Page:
By Jason Simpkins
After flirting with the century mark for months, crude oil finally it the record $100 a barrel level yesterday (Wednesday), fueled by violence in Nigeria, bad weather in Mexico and an unprecedented admission by the Middle East oil cartel that petroleum supplies will fall short of demand by 2024.
An anticipated interest-rate cut by the U.S. Federal Reserve later this month only exacerbated matters, because of growing worries that lower rates and an associated weaker greenback will stoke inflationary pressures.
Bands of armed rebels invaded Port Harcourt, the center of Nigeria's oil industry. The city's unrest was the focus of worldwide attention just months ago when a 3-year-old British girl – the daughter of an oil contractor from Co Durham – was kidnapped. She was eventually released unharmed.
Several other oil workers have been abducted as a result of hostilities between rebel groups [notably The Movement for the Emancipation of the Niger Delta] and the Nigerian government. The rebel groups assert that the country's oil money isn't going to those who most need it, causing them to lash out against the industry as a whole. Prior to the recent abduction, a Royal Dutch Shell PLC (RDS.A, RDS.B) oil rig was attacked.
Nigeria was the world's eighth-largest oil exporter in 2006, producing 2.1 million barrels a day, according to the Energy Information Agency. However, the country's oil production has fallen off considerably over the past two years because of the attacks.
"Although the Nigerian violence has not impacted oil flow out of the country, it has reignited supply concerns as militant attacks have reduced Nigeria's crude output by roughly 20% since 2006," John Geres, of SunTrust Robinson Humphrey (STI), said in a research note obtained by the Associated Press.
Meanwhile, the AP also reported that the world's 10th-largest exporter of crude, Mexico, was forced to close several ports because of inclement weather. According to CNNMoney.com, word has spread amongst traders that Mexico plans to temporarily halt exports.
In addition to sporadic disruptions in productivity, concerns that supply will be unable to keep pace with increased demand from China and India resurfaced as well. The December issue of the OPEC Review, published by the Organization of Petroleum Exporting Countries' Vienna-based Secretariat, outlined three scenarios in which the cartel could fail to meet its demand responsibilities. Those scenarios culminate in the years of 2024, 2037, and 2048 – depending on how quickly its members ramp up output.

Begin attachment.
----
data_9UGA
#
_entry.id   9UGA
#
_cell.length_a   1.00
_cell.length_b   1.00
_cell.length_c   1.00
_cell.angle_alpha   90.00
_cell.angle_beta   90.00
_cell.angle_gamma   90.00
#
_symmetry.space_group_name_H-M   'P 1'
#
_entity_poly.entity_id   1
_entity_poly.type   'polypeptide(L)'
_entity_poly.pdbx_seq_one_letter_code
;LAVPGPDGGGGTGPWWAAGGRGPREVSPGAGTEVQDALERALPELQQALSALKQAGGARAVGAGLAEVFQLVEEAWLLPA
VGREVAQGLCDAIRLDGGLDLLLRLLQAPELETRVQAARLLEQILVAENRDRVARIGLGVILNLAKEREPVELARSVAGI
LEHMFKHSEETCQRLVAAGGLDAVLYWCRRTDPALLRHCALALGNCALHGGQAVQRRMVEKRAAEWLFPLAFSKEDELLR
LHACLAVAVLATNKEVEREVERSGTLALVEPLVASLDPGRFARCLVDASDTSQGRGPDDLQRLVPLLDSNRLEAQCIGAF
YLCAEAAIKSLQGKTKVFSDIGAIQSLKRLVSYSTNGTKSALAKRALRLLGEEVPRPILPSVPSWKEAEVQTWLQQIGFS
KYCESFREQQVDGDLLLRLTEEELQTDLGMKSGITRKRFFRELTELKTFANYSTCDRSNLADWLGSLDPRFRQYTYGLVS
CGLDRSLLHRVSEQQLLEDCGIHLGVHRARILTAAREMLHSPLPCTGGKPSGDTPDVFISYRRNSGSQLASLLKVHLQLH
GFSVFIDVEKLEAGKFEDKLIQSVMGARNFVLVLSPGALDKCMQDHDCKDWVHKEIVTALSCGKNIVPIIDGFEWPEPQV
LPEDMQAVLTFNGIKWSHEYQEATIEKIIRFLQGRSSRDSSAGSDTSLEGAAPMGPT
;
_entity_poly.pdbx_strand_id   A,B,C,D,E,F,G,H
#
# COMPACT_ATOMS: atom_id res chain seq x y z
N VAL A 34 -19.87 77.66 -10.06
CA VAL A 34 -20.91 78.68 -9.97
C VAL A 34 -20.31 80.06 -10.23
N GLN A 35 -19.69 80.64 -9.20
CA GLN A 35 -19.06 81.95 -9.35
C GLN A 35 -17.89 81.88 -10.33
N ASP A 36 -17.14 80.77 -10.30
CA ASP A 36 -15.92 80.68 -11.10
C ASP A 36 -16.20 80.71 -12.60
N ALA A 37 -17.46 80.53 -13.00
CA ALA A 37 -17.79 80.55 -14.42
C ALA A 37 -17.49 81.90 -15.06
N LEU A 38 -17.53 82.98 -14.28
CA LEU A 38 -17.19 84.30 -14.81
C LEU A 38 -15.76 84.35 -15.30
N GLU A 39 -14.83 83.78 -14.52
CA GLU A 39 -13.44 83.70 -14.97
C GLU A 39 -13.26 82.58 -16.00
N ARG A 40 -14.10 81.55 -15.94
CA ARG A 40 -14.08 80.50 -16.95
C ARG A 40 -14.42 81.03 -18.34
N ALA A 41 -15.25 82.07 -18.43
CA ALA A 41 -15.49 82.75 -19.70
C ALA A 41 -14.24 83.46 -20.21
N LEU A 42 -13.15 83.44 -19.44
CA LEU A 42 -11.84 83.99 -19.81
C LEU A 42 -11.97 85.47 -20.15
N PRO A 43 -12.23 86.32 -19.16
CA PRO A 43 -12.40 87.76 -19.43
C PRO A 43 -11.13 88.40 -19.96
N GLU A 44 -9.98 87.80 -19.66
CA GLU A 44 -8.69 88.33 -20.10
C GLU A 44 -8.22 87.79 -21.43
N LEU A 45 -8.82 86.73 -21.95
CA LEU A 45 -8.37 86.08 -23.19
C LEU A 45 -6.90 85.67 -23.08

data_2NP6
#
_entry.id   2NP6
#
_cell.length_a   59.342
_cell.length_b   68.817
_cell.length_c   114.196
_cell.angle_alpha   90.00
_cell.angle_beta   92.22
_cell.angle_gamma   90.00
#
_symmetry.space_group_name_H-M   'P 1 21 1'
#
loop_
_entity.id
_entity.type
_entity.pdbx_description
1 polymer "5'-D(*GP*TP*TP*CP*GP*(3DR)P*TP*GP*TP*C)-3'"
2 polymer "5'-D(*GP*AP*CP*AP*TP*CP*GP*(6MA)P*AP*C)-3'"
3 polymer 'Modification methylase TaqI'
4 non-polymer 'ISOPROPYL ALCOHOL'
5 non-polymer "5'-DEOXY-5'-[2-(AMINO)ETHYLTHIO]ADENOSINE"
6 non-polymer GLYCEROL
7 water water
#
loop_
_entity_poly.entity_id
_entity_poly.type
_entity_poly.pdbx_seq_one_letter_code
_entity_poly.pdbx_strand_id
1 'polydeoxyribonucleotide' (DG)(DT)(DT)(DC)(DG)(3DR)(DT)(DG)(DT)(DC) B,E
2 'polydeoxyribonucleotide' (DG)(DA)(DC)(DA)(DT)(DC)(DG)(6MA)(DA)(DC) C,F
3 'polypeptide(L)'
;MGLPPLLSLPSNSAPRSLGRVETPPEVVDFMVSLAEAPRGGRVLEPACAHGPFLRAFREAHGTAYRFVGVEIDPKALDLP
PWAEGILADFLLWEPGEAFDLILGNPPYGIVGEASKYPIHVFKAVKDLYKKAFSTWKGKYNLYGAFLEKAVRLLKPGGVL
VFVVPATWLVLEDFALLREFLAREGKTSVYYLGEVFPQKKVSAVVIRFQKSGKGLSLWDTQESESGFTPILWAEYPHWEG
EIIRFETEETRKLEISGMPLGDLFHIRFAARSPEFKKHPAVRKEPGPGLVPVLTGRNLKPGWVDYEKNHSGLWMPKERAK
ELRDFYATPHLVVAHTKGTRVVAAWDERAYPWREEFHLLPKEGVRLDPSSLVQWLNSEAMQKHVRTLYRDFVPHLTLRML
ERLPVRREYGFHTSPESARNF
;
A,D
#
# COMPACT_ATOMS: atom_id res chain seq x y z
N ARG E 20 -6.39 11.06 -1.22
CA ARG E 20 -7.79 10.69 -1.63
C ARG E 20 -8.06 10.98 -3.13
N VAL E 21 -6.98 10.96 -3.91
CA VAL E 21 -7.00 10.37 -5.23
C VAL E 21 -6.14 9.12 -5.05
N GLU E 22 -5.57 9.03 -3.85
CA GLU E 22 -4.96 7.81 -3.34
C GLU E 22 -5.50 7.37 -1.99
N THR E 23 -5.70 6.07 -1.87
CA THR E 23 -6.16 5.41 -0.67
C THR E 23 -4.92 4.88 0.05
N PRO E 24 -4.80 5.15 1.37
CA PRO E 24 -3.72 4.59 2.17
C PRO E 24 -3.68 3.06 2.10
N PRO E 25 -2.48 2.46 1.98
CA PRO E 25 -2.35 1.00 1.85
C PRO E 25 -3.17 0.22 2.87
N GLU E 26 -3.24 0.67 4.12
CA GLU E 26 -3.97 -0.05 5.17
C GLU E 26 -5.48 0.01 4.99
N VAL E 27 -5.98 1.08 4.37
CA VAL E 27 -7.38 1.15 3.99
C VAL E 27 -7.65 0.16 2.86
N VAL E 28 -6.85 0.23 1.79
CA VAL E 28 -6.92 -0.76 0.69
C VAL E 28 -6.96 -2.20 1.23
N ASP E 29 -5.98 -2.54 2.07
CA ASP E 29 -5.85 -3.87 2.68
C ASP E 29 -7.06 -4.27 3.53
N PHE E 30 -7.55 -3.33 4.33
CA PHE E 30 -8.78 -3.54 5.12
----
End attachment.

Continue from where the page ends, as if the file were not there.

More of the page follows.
The report also said that – in coming years – supplies from Kuwait will be inconsistent, and to a large degree, unstable. It was equally skeptical of Saudi Arabia's assertion that it is capable of meeting world oil demand for the next 50 years.
Investor speculation has also helped to fuel concerns about supply. Many investors believe there was a drop in crude inventories of 1.8 million barrels last week. That would make for the seventh straight weekly decline.
"(A decline) is not anything unusual for this time of year, but when it happens for seven weeks in a row, it starts to add up," Amanda Kurzendoerfer, of Summit Energy Services Inc., told the AP.
Investors also have an eye on recent economic indicators, which suggest that tepid consumer spending and ongoing credit-market woes will induce Federal Reserve policymakers and Chairman Ben S. Bernanke to once again reduce a benchmark interest rate when they meet at the end of this month. That rate cut will weaken the U.S. dollar, which in turn will push the price of dollar-denominated oil even higher.
At their last meeting, Fed officials said economic growth for the New Year would be less than forecast. Recent reports are already bearing this out. As a result, many investors are turning to such commodities as gold and oil, rather than putting their money at risk in stocks and bonds.
Light, sweet crude for January delivery rose $4.02 a barrel to reach the psychologically important $100 a barrel level on the New York Mercantile Exchange (NMX) yesterday, before dropping below $99.50. The previous record of $99.29 was established Nov. 20.
Oil prices gained nearly 60% in 2007, and have risen five-fold since 2002.
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News and Related Story Links:
OPEC predicts supply troubles
- Associated Press:
Crude oil price hits record $100 mark